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University of Mississippi School of Law
Weems, Robert A.

I) Competency of Witnesses – witness must be competent
A) FRE 601: every person is competent to be a witness except those provided in the rules
1) 602: “special incompetence:” lack of personal knowledge
(a) a witness cannot testify to a matter unless evidence is introduces sufficient to support a finding that the witness has personal knowledge of the matter
(i) witness must have perceived the event w/ his/her senses
(ii) atty must lay foundation that witness has personal knowledge
(b) when it becomes apparent that a witness does not have personal knowledge of an event, the opposing counsel can have any testimony that the witness gave stricken, even if he failed to object before the testimony
2) 603: failure to take an the oath: if the witness will not swear or affirm to tell the truth, then he/she is not competent
B) 604: a person is not incompetent merely b/c he/she can’t speak English
C) Spouses
1) where one spouse is a party to the case, the other spouse is not competent w/o the consent of both spouses
2) exceptions:
(a) spouses may be introduced by each other in all cases
(b) controversies btwn the spouses
(c) criminal prosecutions of one spouse for
(i) criminal act against any child
(ii) contributing to delinquency of a child
(iii) desertion or non-support of children under 16
D) Children
1) at C/L children were permitted to testify IF the trial judge determines that the child has the mental ability to
(a) understand and remember events,
(b) answer questions intelligently, and
(c) understands the importance of telling the truth
2) Moore v. State (MS 1991): MS S. Ct. affirmed the C/L rule’ this is still the law in MS
3) 18 U.S.C. § 3509: Fed’l rule dealing w/ competency of a child
(a) child is presumed to be competent
(b) trial judge will question child to determine competency only if a party objects to competency
E) Attorneys
1) At C/L and under FRE, an atty for a party to the case is not as such incompetent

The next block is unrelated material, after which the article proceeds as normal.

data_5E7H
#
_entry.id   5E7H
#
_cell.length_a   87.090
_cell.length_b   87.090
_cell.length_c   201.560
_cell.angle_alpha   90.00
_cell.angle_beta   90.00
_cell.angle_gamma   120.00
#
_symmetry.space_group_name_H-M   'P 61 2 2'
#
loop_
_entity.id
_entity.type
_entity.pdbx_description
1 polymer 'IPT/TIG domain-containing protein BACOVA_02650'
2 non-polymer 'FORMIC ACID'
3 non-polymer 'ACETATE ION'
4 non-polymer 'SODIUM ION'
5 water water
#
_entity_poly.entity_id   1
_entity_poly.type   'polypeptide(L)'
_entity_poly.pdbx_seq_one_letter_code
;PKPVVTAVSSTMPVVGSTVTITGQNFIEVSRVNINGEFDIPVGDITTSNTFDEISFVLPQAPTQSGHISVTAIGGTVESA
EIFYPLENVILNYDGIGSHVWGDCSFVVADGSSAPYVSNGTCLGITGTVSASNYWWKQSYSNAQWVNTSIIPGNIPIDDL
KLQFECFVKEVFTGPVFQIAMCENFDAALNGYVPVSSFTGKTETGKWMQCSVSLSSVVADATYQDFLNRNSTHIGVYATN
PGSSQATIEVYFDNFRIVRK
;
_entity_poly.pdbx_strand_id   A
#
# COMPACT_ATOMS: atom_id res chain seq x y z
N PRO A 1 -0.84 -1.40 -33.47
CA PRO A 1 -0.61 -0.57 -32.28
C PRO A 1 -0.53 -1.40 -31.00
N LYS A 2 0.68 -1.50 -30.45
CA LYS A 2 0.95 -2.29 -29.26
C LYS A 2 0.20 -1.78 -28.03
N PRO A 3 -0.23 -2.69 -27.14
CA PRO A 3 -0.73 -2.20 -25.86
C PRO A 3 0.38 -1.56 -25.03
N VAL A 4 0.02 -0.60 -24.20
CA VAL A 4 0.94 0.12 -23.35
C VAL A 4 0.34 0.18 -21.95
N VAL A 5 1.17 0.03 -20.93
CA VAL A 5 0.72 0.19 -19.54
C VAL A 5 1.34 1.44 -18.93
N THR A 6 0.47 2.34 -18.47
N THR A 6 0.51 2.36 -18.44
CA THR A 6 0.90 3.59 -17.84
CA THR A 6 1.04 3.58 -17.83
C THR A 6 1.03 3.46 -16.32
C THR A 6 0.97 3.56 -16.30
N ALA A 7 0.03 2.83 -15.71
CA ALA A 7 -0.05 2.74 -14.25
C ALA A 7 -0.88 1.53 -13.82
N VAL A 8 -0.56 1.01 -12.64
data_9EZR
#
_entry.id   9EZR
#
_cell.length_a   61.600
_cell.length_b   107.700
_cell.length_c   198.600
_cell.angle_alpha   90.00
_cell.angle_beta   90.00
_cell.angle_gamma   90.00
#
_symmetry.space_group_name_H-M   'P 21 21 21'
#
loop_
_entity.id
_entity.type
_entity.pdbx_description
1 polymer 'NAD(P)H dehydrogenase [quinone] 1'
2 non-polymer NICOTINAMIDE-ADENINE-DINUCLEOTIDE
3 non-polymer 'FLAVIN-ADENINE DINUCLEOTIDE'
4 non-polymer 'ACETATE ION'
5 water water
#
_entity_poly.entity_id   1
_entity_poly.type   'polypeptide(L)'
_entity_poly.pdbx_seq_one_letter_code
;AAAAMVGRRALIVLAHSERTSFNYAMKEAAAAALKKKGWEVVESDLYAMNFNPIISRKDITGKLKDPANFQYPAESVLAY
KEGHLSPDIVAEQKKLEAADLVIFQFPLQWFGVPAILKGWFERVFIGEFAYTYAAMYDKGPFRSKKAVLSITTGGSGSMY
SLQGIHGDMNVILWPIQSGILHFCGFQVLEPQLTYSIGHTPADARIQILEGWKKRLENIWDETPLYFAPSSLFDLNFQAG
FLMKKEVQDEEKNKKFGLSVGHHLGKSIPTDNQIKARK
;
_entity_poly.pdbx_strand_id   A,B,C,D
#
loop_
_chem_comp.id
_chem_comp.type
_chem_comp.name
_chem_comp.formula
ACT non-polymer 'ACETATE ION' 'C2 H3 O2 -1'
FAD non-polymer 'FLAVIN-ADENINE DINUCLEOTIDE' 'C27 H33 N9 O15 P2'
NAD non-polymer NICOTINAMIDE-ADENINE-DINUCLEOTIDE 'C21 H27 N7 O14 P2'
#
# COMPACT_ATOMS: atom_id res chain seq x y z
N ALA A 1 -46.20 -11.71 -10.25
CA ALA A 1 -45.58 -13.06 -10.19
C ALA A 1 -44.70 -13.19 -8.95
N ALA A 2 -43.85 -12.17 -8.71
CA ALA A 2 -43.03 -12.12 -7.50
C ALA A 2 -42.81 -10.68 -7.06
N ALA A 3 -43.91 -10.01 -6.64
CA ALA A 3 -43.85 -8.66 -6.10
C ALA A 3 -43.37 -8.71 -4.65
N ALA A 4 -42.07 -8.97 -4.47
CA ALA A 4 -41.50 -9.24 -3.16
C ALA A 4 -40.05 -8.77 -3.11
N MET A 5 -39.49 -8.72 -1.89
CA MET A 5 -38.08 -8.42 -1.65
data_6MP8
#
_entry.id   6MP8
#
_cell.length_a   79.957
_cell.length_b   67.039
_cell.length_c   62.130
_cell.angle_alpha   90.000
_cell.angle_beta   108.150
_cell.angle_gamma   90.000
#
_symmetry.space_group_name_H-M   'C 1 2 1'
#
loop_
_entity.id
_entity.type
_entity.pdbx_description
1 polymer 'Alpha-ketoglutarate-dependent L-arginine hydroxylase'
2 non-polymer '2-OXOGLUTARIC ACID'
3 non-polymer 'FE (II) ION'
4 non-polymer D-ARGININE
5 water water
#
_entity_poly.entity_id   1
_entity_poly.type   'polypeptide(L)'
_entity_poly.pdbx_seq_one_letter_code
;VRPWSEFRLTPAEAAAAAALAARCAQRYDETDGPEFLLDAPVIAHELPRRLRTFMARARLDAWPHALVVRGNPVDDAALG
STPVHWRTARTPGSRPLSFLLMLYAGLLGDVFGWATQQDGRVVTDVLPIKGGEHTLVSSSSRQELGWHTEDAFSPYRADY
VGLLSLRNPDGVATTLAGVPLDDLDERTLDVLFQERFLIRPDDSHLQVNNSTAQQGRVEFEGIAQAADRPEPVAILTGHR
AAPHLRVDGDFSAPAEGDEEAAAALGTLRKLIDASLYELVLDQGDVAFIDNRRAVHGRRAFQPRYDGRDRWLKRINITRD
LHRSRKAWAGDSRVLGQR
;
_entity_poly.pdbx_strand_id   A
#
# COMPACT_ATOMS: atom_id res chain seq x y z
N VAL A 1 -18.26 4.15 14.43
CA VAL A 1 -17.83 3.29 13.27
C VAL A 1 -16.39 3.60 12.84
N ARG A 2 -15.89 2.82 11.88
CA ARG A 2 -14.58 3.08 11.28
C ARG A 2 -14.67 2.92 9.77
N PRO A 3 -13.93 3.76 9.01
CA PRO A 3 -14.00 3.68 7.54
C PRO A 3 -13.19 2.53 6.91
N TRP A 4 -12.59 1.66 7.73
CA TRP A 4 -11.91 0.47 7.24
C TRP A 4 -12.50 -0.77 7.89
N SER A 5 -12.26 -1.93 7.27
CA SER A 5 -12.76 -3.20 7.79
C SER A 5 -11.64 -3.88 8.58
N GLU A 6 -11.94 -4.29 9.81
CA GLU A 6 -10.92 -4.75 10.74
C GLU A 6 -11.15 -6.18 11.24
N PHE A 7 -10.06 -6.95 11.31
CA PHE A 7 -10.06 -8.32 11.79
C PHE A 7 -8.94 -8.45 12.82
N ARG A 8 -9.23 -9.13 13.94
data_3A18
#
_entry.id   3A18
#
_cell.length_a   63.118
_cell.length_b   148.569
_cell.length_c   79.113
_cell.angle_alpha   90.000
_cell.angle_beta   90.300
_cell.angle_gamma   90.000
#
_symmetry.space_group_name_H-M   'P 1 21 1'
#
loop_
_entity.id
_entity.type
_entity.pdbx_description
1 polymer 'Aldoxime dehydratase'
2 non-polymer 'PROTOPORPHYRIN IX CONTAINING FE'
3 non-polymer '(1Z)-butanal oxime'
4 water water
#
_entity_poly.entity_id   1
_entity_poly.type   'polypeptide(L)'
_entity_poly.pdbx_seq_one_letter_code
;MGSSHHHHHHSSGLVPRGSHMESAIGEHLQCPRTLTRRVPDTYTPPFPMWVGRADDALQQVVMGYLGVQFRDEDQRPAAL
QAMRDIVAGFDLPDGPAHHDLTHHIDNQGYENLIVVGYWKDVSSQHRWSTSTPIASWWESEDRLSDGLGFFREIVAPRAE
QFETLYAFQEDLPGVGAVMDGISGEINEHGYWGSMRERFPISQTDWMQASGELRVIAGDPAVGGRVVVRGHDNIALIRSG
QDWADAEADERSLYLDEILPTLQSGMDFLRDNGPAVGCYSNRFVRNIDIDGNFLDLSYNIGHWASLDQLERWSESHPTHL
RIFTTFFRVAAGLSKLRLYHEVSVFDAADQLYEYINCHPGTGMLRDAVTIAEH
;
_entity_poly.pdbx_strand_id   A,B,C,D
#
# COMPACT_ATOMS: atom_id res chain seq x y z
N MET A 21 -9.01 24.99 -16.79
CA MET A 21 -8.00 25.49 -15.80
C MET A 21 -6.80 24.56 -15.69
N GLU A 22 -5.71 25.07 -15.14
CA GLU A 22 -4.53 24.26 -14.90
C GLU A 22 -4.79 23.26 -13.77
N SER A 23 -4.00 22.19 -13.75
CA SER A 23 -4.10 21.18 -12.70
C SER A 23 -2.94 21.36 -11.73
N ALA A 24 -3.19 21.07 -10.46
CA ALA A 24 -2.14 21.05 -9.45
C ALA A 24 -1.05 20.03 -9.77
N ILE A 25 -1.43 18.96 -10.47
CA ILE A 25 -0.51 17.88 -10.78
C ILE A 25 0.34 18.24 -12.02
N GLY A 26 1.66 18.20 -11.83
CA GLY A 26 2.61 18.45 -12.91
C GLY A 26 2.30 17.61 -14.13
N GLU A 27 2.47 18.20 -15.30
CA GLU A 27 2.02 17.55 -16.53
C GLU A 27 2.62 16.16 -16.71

2) However, the ct has wide discretion to refuse to permit an atty to testify in favor of his client
3) Ivy v. State:
(a) MS S. Ct. held that rules of ethics for lawyers are not the equivalent of rules of evidence
(b) Thus, a violation of ethics does not necessarily disqualify an atty from testifying
F) Jurors as Witnesses
1) Rule 606(b): inquiry into the validity of a verdict
(a) gen’lly, a juror may not testify about what happened in the jury room during deliberations — you can’t call a juror to testify to impeach his own verdict
(b) Exceptions: juror may testify as to:
(i) whether extraneous prejudicial information was improperly brought to the jury’s attn
(ii) whether any outside influence was improperly brought to bear on any juror
2) Brake v. Speed: there is no rule making it unethical for a lawyer to talk to a juror, after the case is over with, about what went on in the jury room
II) Exclusion of Witnesses
A) MRE/FRE 615: Exclusion of witnesses from hearing the testimony of other witnesses
1) At the request of either party (“invoking the rule”) the ct will order witnesses excluded so that they cannot hear the testimony of other witnesses
2) Exceptions: 615 does not apply to
(a) A party who is a natural person
(b) An officer or employee of a party which is not a natural person designated as its representative by its atty
(c) A person whose prese

he question before the answer is given, as he could w/ a specific question
* therefore, the ct’s only remedy is to order the inadmissible portion stricken
3) The rules do not require or prefer either form
4) It is w/in judge’s discretion to allow either specific questions or free narrative on direct
(a) purpose of discretion: to control the form of the examination to allow facts to be clearly and expeditiously presented
(b) this discretion is not reviewable except for abuse
5) Rule 611(a): Control of the Court – the trial ct is to exercise control over the interrogation of witnesses to
(a) make the questioning effective for the ascertainment of the truth
(b) avoid needless consumption of time
(c) protect witnesses from harassment or undue embarrassment
B) Leading Questions
1) What is a leading question?
(a) A leading question is one that suggests to the witness the answer desired by the questioner
(b) Questions that begin “Isn’t it true that…” or end “…were you not?” are invariably leading
(c) Generally, questions that begin “what,” “where,” “when,” “why” or “how” are not leading questions
2) General rule: leading questions are not permitted on direct examination
(a) Rationale: presumed friendly relationship btwn witness for a party and that party’s atty, so that the witness will want to give the “right answers”